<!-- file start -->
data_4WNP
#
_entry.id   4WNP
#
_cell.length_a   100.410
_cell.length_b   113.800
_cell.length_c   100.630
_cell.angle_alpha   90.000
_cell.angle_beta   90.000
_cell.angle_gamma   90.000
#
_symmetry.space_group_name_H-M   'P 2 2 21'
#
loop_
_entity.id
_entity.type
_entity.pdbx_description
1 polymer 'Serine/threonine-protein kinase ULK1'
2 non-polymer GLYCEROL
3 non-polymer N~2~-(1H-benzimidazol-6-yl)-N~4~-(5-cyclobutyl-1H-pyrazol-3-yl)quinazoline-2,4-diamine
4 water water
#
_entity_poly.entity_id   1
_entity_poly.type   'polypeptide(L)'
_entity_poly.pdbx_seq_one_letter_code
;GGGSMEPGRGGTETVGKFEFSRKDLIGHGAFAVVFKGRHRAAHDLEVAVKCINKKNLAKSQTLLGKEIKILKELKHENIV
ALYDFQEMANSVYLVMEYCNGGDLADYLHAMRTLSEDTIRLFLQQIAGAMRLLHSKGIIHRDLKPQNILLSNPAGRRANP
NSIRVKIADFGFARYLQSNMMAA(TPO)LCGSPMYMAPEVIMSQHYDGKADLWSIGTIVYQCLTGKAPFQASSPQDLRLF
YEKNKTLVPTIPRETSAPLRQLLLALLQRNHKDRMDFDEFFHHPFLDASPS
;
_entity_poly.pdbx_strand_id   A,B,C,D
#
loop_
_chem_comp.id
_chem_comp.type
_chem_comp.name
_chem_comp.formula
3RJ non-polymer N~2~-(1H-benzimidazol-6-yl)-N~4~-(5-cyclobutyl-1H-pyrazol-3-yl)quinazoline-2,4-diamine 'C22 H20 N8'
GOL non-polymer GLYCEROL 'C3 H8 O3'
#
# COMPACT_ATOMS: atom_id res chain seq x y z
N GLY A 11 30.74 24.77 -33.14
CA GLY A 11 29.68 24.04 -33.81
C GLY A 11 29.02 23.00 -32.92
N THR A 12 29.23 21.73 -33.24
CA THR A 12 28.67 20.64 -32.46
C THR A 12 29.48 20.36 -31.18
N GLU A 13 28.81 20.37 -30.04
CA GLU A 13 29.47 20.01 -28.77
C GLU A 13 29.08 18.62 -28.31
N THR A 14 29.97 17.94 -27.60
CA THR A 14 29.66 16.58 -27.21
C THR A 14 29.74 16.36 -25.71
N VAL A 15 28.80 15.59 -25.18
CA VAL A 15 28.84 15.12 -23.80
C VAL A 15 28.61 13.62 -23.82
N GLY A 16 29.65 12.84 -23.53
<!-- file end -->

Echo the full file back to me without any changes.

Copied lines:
data_4WNP
#
_entry.id   4WNP
#
_cell.length_a   100.410
_cell.length_b   113.800
_cell.length_c   100.630
_cell.angle_alpha   90.000
_cell.angle_beta   90.000
_cell.angle_gamma   90.000
#
_symmetry.space_group_name_H-M   'P 2 2 21'
#
loop_
_entity.id
_entity.type
_entity.pdbx_description
1 polymer 'Serine/threonine-protein kinase ULK1'
2 non-polymer GLYCEROL
3 non-polymer N~2~-(1H-benzimidazol-6-yl)-N~4~-(5-cyclobutyl-1H-pyrazol-3-yl)quinazoline-2,4-diamine
4 water water
#
_entity_poly.entity_id   1
_entity_poly.type   'polypeptide(L)'
_entity_poly.pdbx_seq_one_letter_code
;GGGSMEPGRGGTETVGKFEFSRKDLIGHGAFAVVFKGRHRAAHDLEVAVKCINKKNLAKSQTLLGKEIKILKELKHENIV
ALYDFQEMANSVYLVMEYCNGGDLADYLHAMRTLSEDTIRLFLQQIAGAMRLLHSKGIIHRDLKPQNILLSNPAGRRANP
NSIRVKIADFGFARYLQSNMMAA(TPO)LCGSPMYMAPEVIMSQHYDGKADLWSIGTIVYQCLTGKAPFQASSPQDLRLF
YEKNKTLVPTIPRETSAPLRQLLLALLQRNHKDRMDFDEFFHHPFLDASPS
;
_entity_poly.pdbx_strand_id   A,B,C,D
#
loop_
_chem_comp.id
_chem_comp.type
_chem_comp.name
_chem_comp.formula
3RJ non-polymer N~2~-(1H-benzimidazol-6-yl)-N~4~-(5-cyclobutyl-1H-pyrazol-3-yl)quinazoline-2,4-diamine 'C22 H20 N8'
GOL non-polymer GLYCEROL 'C3 H8 O3'
#
# COMPACT_ATOMS: atom_id res chain seq x y z
N GLY A 11 30.74 24.77 -33.14
CA GLY A 11 29.68 24.04 -33.81
C GLY A 11 29.02 23.00 -32.92
N THR A 12 29.23 21.73 -33.24
CA THR A 12 28.67 20.64 -32.46
C THR A 12 29.48 20.36 -31.18
N GLU A 13 28.81 20.37 -30.04
CA GLU A 13 29.47 20.01 -28.77
C GLU A 13 29.08 18.62 -28.31
N THR A 14 29.97 17.94 -27.60
CA THR A 14 29.66 16.58 -27.21
C THR A 14 29.74 16.36 -25.71
N VAL A 15 28.80 15.59 -25.18
CA VAL A 15 28.84 15.12 -23.80
C VAL A 15 28.61 13.62 -23.82
N GLY A 16 29.65 12.84 -23.53